Marshall 54, Rice 51
Sept. 15, 2012
After over 1200 yards of total offense, an epic offensive slugfest was settled by just five yards, as Marshall's Kevin Grooms covered that distance give the Herd a 54-51 win over Rice in double overtime at Rice Stadium on Saturday.
Marshall entered the game as the nation's top passing offense, but the Herd turned to their running game, finishing with 361 yards while throwing for 259. The Owls finished with 647 yards, the fifth most in school history with a balanced attack that topped 300 yards on the ground (301) and through the air (346).
""We performed well enough on offense to win that one," Rice head coach David Bailiff said."We have to play better on defense. We missed too many tackles today. We have to win more of those one-on-one battles. We have to get better, and that starts with the coaches. This game was a disappointment for the football program," he added.
Grooms score in the second overtime came after Rice had been held to a field goal in its second possession of the extra period. The Owls force the overtime thanks to the heroics of quarterback Taylor McHargue, who brought the Owls back from a 10-point deficit in the last four minutes.
McHargue shattered every measuring stick for personal performance, becoming the second Rice player to top 450 yards of total offense, finishing with 467. He threw for 314 and three scores and ran for 153 and another score, with 98 of those rushing yards coming in the course of three plays in the last three minutes that put Rice in position to win the game.
Down 41-31, he fashioned an improbable 43-yard scoring run that began as an escape from the Marshall pass rush and ended with a sprint into the northeast corner of the end zone.
After a Boswell kickoff pinning Marshall at its own six, Cameron Nwosu made a pair of key stops to thwart the Herd's plans to run out the clock and force a punt to give the ball right back to McHargue and the offense.
He hit Jordan Taylor with a 13-yard gain on first down, then rushed for eight. An incompletion to Turner Petersen was followed by a nine-yard run by Petersen for a first down. McHargue then busted off an epic 47-yard run that ended at the Marshall two, but also ended with McHargue on the ground in pain after suffering an injury when he hit the ground. He did not return to the game.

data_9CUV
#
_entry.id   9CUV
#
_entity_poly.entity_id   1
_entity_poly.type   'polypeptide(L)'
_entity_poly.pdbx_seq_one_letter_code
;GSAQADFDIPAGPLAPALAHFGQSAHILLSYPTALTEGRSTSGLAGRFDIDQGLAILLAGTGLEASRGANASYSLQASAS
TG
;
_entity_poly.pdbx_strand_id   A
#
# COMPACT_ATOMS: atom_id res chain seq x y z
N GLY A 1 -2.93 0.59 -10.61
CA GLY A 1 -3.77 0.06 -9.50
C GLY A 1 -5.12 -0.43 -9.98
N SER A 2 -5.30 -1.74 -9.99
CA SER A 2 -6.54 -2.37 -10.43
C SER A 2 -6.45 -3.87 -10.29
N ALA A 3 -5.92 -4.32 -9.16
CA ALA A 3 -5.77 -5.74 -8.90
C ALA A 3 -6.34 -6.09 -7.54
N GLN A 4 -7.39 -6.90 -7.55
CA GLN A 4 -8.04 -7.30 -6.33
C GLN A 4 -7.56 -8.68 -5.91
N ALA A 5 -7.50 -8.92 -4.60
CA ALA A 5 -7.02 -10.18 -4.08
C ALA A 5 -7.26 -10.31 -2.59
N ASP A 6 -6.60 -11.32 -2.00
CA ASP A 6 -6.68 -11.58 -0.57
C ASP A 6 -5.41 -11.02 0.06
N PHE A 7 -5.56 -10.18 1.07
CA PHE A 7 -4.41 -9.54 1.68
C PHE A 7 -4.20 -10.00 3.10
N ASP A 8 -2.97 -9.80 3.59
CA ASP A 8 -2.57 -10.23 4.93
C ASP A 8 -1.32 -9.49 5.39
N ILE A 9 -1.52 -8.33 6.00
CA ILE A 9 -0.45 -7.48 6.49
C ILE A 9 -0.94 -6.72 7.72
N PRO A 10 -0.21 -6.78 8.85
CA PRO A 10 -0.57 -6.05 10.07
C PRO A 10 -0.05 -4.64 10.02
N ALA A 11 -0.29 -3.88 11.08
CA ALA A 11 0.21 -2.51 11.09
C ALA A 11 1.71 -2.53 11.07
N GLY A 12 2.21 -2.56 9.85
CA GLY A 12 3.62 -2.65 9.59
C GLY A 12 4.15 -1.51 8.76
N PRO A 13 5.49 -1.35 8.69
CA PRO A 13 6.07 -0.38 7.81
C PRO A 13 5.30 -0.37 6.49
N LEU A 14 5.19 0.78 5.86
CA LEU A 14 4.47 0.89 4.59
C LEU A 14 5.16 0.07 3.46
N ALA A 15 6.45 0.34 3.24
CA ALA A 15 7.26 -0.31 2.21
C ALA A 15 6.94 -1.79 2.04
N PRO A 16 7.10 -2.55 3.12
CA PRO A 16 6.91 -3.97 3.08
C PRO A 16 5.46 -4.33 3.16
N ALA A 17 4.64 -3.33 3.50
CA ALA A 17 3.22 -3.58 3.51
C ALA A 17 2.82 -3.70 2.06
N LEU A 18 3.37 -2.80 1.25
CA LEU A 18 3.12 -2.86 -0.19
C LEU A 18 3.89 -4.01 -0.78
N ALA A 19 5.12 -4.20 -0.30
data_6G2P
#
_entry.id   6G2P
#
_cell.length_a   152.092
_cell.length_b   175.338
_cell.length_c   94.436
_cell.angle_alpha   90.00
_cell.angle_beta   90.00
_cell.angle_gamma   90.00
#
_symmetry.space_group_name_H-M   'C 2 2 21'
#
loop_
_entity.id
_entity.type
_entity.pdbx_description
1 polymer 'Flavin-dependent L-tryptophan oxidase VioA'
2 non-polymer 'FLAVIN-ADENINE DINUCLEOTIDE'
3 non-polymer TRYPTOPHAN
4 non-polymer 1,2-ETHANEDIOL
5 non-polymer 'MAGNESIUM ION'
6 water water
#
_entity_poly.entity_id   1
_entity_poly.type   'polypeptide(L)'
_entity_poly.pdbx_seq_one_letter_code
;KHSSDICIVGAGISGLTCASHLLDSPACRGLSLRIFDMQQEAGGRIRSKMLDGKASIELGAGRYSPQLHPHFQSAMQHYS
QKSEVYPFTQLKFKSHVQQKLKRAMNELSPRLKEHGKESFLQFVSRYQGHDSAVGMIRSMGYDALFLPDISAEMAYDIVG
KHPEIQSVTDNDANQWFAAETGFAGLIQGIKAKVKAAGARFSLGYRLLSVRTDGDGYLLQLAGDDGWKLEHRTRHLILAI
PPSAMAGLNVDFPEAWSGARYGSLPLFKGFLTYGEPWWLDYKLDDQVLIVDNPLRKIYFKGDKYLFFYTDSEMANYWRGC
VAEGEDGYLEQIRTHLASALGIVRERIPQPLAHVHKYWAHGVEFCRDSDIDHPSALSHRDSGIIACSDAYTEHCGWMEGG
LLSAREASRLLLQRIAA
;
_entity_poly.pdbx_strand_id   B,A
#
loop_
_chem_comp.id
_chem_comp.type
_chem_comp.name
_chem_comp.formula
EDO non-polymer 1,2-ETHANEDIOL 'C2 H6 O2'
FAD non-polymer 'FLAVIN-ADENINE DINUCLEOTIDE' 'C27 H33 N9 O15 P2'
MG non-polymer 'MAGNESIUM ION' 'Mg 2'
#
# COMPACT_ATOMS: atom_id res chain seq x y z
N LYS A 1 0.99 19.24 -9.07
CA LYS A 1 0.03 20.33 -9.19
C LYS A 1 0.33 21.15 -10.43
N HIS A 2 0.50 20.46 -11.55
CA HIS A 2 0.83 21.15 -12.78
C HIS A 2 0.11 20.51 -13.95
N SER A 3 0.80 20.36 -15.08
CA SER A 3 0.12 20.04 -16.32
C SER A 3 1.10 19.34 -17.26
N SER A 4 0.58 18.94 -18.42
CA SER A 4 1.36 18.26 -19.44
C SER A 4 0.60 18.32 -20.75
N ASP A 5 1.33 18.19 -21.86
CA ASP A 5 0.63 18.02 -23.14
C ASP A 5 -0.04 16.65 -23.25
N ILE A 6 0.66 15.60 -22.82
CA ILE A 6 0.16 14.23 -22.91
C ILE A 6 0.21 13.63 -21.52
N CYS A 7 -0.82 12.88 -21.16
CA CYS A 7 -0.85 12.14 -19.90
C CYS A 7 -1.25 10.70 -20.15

"I did not see how Taylor went down at the goal line, but he did hurt his shoulder and we had to bring Driphus (Jackson) in," Bailiff said. "That was a chance that we feel we should have won the game right there. We had first and goal on the one yard line and couldn't manage to punch it in."
After a one-yard run by Turner Petersen put the ball at the Marshall one, a false start penalty later moved the Owls back to the six and they eventually were force to settled for a Chris Boswell field goal to send the game to overtime. Marshall scored to open the overtime, but Jackson led Rice to a tying score. He hit Jordan Taylor with a 22-yard strike to the three and then scored his first career touchdown two plays later to send the game to a second overtime.
Jackson led Rice to one first down on the Owls second overtime possession, but the drive stalled at the Marshall 11 and Boswell booted his third field goal to give Rice its first lead of the day, setting the stage for Grooms' game winner.
McHargue's three TD passes allowed him to move into ninth on the Rice career chart with 21, and two of those scores came on long tosses to Sam McGuffie, who finished with a career-high 109 yards. Boswell finished with 15 points on the afternoon, thanks to three field goals and five extra points. He moved into second place among Rice kickers, and fifth overall, in scoring with 196 points.
Defensively the Owls matched their season total for sacks with four against Marshall, despite having a pair of offensive players (Derek Brown and Broderick Jackson) take turns in the defensive end rotation because of injuries.
The four sacks also matched the total surrendered by Marshall in the first three weeks of the season.
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